• import raw materials, equipment or components used in production of goods for export; and,
  • utilize local raw materials (excluding natural resources) to manufacture finished and semi-finished products for export.

Existing companies that meet the eligibility requirements and are not already receiving the Incentives under the Law may apply for them. While the deadline for the application to receive the Incentives lapsed on 17 August 2017, we have been informed that the One-Stop Service Office (the “OSSO”) of the Ministry of Planning and Investment will still receive and consider such applications on a case-by-case basis.

Companies wishing to claim the Incentives must fulfil the following requirements and conduct commercial operations in accordance with at least one of the listed activities set out below:

  • the investment value is at least LAK 1.2 billion (approximately US$150,000);
  • at least 30 Lao national technical staff are employed by the company on a long-term basis; or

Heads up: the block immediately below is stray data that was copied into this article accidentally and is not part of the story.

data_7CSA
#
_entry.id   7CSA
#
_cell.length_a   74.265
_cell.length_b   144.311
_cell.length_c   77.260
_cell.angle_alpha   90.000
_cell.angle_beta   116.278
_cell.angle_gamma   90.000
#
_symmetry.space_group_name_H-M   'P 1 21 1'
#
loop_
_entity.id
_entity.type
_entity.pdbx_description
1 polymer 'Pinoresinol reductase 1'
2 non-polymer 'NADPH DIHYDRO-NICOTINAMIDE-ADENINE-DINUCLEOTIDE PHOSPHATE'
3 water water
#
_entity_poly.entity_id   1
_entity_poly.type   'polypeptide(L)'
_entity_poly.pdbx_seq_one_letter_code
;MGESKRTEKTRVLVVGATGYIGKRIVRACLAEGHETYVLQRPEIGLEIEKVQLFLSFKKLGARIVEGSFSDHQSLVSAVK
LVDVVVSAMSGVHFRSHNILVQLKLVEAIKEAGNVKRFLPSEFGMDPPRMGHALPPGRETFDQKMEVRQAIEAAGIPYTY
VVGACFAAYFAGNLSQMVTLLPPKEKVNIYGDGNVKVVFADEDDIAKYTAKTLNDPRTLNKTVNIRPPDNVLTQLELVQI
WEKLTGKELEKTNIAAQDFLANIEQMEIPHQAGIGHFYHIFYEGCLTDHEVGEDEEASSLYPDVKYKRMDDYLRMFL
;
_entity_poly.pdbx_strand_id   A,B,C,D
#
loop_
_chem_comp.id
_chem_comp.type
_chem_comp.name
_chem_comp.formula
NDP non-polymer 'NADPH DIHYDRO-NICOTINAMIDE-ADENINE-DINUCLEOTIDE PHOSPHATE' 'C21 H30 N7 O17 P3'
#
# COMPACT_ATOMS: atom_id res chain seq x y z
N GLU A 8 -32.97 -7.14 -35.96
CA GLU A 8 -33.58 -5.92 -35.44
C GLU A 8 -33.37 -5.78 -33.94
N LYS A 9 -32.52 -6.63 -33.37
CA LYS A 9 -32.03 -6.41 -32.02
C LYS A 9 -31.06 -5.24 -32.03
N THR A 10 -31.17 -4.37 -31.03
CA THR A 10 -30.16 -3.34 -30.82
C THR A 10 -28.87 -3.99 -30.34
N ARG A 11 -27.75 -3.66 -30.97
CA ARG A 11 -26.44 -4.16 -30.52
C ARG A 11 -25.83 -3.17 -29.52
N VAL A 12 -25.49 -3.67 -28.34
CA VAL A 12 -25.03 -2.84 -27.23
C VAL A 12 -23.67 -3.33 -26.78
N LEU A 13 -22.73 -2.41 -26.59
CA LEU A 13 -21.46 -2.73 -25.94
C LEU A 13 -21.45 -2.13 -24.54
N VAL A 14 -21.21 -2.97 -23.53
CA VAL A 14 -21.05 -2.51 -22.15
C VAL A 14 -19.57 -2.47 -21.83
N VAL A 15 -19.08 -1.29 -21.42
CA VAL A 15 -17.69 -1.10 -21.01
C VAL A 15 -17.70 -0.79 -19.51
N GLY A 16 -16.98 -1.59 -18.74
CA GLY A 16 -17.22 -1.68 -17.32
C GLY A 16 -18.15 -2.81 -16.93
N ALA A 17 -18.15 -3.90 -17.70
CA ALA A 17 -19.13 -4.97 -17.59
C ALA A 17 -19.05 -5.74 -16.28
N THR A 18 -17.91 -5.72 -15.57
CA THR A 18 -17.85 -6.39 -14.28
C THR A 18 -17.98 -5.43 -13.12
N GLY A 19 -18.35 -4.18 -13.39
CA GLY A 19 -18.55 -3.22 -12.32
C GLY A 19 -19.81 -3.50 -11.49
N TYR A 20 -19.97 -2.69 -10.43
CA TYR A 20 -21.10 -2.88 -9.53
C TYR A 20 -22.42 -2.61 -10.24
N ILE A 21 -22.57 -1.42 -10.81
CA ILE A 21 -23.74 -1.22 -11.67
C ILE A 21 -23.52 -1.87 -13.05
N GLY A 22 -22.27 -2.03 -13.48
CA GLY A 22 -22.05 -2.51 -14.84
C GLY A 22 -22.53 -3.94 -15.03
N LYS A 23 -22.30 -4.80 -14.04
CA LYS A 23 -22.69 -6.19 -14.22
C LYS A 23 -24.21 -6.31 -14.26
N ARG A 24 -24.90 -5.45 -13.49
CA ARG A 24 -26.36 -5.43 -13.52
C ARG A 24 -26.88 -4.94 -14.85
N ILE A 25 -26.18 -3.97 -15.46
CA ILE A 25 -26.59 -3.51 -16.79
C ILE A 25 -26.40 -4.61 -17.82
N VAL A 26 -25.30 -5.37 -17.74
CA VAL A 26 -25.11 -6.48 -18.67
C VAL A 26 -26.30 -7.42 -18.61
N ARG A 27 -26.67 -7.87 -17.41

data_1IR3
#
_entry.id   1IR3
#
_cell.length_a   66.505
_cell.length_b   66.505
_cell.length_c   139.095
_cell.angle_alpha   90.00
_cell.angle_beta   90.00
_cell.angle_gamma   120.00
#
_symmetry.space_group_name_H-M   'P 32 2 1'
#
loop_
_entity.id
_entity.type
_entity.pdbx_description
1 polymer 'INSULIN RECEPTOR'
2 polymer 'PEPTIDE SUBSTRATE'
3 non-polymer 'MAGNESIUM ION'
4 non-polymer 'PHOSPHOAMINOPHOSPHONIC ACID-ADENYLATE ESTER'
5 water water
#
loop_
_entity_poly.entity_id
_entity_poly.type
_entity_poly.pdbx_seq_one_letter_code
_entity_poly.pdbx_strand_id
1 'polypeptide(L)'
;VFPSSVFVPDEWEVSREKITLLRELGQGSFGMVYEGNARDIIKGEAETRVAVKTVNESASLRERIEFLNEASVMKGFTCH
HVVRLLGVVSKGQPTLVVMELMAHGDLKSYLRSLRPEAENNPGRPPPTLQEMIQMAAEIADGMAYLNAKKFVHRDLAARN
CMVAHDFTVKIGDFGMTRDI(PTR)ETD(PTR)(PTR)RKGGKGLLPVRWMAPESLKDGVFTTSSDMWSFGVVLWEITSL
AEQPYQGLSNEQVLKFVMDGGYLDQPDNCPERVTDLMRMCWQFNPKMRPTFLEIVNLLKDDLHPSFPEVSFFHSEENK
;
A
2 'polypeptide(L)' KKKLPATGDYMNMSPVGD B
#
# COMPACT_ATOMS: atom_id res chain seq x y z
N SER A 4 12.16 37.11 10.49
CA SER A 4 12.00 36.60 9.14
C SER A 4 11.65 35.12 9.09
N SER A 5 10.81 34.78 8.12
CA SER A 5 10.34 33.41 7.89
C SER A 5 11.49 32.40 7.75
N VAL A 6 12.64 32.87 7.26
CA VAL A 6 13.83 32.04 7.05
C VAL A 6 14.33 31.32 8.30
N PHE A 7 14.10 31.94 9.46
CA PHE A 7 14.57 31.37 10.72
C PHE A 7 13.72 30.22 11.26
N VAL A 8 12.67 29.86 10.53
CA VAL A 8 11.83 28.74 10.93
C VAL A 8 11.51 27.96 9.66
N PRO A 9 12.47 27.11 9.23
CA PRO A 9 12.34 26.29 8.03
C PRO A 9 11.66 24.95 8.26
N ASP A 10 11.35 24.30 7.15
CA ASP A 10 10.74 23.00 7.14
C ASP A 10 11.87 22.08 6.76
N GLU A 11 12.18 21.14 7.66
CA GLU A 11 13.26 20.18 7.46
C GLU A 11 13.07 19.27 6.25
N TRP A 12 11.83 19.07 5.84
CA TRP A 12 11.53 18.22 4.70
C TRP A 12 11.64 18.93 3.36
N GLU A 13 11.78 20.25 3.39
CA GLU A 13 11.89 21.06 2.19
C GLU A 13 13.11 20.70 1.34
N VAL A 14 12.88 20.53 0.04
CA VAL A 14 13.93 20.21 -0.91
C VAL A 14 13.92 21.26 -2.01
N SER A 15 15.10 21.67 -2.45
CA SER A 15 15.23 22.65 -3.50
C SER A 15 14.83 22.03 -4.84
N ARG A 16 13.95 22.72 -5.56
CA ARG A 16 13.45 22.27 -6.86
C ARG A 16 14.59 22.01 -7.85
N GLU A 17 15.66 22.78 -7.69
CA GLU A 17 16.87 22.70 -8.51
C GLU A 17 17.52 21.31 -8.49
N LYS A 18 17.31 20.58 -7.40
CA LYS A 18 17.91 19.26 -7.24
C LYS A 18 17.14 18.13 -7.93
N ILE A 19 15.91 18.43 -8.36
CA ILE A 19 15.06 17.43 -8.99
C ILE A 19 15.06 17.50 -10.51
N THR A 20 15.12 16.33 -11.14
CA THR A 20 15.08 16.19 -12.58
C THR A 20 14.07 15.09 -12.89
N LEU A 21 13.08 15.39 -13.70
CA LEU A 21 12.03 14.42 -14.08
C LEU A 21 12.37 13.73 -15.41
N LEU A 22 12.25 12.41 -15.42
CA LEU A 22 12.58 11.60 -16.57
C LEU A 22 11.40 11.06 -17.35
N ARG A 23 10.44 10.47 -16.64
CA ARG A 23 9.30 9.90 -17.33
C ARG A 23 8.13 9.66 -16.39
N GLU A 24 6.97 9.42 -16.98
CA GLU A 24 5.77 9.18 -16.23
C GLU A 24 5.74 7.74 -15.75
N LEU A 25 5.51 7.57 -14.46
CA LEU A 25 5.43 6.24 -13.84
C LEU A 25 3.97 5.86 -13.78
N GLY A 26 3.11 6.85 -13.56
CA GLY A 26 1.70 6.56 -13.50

• at least 50 Lao nationals are hired on contracts of at least 1-year duration.

While a detailed list of commercial activities which, if conducted, will deem a company eligible to receive promotional incentives has yet to be released by the government, companies conducting the following activities will be eligible to claim the Incentives:

  • Activities that utilise modern technology, scientific analysis/research, research and development, innovation, environmentally friendly practices, and sustainable use of natural resources and energy;
  • Organic agriculture, animal and plant breeding, industrial plantations, forestry development, protection of the natural environment and biodiversity, rural development and poverty alleviation support activities;
  • Environmentally friendly industrial processing of agricultural products, and industrial production of handicrafts uniquely related to Lao national heritage;
  • Activities that develop the historical, cultural and eco-tourism industries in an environmentally friendly manner;
  • Education, sports and gymnastics, human resource development, skill development, vocational training centers or institutions, and production of educational and sports equipment;